On the heels of his World Series MVP with Atlanta, Soler signed a three-year, $36MM deal to take his talents to South Beach, with Soler also having the opportunity to opt out after each of the first two years of the deal. Unfortunately, he slumped to a .207/.295/.400 line in 2022, production that was just below league average, finishing with a wRC+ of 98. He also missed most of the second half of the season due to back spasms, which meant he only got into 72 games on the year.
Based on that disappointing campaign, it never seemed like there was any chance of him leaving money on the table and choosing to return to the open market. He’ll earn $15MM in 2023 and will then have the choice between opting out or sticking with the Marlins on a $9MM salary for 2024.
For the Marlins, they were hoping that Soler would be a key piece of a more potent offense in 2022 to complement their strong pitching staff. They signed both Soler and Avisaíl García, in addition to trading for Joey Wendle and Jacob Stallings. Neither of those moves really worked out and the club was fairly tepid with the bats yet again, producing a team-wide wRC+ of 88, placing them 25th in the league in that department.
For a second year in a row, the club will be going into the winter trying to find more offensive production. They will reportedly continue to consider using their pitching surplus in trades, though they will also have to hope for more from their four acquisitions from a year ago.
Soler has proven to be quite mercurial in recent years, oscillating between looking like one of the most dominant hitters on the planet and looking fairly lost at the plate. He had a tremendous breakout with the Royals in 2019, which included hitting 48 home runs. That was the infamous “juiced ball” season but wRC+, which controls for the surrounding offensive environment, still considered Soler to be 36% above the league-average hitter that year.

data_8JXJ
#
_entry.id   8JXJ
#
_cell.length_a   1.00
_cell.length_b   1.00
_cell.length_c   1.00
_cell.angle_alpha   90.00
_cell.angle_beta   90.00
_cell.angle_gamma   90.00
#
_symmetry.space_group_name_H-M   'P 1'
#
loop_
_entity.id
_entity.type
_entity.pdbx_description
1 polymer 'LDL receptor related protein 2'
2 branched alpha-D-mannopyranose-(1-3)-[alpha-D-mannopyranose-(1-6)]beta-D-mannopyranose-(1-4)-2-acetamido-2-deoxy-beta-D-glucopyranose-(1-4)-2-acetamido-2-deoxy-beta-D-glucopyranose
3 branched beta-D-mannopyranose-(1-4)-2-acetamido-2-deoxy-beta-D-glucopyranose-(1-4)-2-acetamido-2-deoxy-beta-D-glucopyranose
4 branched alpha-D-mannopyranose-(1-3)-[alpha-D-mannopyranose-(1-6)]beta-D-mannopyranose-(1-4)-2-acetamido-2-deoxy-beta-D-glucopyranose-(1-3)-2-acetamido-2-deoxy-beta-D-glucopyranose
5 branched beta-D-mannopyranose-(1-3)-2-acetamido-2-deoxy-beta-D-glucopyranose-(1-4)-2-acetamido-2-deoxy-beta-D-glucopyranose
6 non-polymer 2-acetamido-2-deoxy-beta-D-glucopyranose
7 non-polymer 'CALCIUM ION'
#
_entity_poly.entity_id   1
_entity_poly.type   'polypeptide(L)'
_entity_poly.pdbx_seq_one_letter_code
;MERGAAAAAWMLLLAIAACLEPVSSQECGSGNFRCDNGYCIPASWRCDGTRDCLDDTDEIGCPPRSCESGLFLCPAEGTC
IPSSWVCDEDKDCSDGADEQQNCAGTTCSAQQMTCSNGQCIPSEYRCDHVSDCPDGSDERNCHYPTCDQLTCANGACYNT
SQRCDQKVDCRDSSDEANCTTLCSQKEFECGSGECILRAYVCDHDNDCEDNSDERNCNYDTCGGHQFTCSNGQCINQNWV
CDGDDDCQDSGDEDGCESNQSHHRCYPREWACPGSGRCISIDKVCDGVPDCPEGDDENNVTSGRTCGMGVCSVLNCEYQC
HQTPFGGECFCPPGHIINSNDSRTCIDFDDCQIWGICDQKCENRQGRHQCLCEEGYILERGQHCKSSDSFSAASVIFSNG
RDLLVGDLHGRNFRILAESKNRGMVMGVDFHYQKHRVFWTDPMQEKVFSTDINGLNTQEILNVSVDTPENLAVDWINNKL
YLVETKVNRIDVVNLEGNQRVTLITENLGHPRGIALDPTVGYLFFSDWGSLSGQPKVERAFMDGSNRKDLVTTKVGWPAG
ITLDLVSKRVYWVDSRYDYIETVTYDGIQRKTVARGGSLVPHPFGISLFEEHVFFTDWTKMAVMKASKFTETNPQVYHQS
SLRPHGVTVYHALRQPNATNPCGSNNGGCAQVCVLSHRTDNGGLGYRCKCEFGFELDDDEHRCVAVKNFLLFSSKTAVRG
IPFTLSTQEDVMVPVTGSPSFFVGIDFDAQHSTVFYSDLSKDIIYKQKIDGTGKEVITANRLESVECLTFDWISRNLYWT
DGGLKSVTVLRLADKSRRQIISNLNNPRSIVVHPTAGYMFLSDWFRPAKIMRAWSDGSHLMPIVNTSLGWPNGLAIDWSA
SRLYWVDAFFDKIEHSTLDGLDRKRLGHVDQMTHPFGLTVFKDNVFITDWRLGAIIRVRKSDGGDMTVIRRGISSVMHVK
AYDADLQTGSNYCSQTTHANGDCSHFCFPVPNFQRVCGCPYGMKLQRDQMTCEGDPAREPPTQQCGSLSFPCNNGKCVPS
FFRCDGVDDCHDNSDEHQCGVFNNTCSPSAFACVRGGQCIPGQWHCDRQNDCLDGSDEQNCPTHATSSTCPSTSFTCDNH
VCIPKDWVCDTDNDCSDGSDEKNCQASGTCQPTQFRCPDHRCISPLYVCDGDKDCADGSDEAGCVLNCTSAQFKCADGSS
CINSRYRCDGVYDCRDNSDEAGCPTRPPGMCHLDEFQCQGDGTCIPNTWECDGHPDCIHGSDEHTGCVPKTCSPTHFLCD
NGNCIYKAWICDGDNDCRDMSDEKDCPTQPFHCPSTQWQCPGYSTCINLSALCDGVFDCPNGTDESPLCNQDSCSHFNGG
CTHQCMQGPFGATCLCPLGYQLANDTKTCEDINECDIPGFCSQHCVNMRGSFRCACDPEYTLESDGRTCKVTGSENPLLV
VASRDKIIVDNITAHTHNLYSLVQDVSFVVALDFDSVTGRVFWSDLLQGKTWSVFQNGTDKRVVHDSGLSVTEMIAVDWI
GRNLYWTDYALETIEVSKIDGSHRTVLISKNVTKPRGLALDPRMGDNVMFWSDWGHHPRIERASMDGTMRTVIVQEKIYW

After a slight dip in production for the shortened 2020 season, Soler looked really rough in the first half of 2021. He slashed .192/.288/.370 before getting flipped to Atlanta at the deadline and turning things completely around. He hit .269/.358/.524 after the deal and then was even better in the postseason, leading to the aforementioned World Series MVP honors. Of course, as mentioned, Soler couldn’t sustain that into 2022.
The Marlins will now be hoping that the Soler seesaw has another bounce in it for 2023, though that would be something of a double-edged sword. If he gets things back on track in the coming season, he will have another opt-out chance with only one year and $9MM left on his deal. One year from now, Soler will be 31, about to turn 32. Even with his inconsistent track record, he would likely be able to top a $9MM guarantee if he goes into free agency on a high note again. But another poor season would leave the Marlins in the same position they’re in right now, crossing their fingers and hoping for him to turn things around.